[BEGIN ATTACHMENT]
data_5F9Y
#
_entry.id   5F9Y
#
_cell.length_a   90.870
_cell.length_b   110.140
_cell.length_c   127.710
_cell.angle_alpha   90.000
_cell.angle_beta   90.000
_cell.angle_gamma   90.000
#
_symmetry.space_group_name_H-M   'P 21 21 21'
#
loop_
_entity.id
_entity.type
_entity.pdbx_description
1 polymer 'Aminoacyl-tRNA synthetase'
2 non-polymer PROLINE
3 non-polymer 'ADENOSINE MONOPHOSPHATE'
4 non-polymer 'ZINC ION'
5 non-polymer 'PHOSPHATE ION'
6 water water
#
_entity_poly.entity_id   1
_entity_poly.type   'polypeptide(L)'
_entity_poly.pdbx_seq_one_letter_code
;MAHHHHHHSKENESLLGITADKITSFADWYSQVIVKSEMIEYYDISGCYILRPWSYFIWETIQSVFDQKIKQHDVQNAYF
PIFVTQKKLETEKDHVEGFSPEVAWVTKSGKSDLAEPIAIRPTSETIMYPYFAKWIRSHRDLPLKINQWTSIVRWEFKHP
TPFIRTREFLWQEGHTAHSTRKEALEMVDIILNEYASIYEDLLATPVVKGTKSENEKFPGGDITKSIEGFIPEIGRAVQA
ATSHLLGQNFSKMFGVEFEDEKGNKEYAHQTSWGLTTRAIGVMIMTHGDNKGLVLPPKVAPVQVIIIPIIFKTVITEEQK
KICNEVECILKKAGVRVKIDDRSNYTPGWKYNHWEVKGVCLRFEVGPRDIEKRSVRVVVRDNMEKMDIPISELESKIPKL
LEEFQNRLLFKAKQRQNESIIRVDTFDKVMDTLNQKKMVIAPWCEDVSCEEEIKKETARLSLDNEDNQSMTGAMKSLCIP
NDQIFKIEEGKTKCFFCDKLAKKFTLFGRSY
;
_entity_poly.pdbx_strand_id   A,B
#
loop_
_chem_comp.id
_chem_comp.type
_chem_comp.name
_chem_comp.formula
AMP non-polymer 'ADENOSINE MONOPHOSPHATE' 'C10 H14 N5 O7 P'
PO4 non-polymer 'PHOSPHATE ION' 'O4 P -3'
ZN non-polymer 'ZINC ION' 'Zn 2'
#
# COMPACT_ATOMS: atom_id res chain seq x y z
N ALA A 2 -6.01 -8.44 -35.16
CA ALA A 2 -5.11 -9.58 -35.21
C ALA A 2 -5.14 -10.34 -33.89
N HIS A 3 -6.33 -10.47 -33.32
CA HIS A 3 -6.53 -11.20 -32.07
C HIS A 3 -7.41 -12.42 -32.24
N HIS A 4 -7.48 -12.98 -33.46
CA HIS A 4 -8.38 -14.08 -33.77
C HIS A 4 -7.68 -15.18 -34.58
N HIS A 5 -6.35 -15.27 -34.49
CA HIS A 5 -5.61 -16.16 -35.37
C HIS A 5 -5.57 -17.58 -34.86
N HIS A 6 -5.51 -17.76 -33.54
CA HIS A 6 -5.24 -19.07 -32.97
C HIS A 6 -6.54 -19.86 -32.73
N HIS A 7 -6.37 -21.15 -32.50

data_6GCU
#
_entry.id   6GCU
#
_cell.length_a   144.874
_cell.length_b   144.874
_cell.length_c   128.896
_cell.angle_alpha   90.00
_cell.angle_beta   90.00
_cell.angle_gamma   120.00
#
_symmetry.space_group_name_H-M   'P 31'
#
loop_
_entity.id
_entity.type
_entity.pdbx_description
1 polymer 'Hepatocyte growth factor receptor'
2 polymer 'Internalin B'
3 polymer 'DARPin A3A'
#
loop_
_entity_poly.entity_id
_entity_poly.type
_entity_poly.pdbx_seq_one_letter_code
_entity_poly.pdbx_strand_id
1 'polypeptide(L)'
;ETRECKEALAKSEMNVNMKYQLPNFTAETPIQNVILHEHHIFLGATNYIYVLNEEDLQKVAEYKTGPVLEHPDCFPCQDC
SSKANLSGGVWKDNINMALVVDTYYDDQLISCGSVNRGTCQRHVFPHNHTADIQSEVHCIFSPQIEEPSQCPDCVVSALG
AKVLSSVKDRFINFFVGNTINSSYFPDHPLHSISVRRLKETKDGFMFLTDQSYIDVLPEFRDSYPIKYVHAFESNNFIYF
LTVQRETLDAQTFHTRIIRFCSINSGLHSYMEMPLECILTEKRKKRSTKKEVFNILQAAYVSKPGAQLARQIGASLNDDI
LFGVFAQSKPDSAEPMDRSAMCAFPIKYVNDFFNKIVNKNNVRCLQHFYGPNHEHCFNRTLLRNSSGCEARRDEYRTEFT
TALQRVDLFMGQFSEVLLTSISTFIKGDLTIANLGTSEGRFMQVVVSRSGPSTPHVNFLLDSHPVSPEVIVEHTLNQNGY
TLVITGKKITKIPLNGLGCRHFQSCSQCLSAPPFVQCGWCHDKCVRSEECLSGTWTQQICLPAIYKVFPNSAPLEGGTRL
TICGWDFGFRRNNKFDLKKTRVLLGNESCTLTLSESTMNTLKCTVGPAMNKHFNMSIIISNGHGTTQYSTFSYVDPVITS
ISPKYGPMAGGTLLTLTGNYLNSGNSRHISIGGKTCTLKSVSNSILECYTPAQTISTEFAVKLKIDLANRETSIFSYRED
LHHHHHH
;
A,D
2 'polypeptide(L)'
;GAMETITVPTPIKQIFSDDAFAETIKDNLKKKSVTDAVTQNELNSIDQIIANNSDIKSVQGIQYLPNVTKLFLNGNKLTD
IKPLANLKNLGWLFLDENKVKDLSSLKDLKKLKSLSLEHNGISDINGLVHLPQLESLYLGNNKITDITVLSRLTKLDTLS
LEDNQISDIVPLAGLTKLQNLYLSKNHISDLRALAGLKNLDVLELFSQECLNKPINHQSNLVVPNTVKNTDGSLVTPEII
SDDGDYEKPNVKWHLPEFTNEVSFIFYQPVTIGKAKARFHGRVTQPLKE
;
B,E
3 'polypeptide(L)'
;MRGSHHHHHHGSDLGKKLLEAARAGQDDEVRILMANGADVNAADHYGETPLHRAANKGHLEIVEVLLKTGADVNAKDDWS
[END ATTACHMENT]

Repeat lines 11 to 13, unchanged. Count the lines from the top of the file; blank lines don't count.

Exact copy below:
#
_symmetry.space_group_name_H-M   'P 21 21 21'
#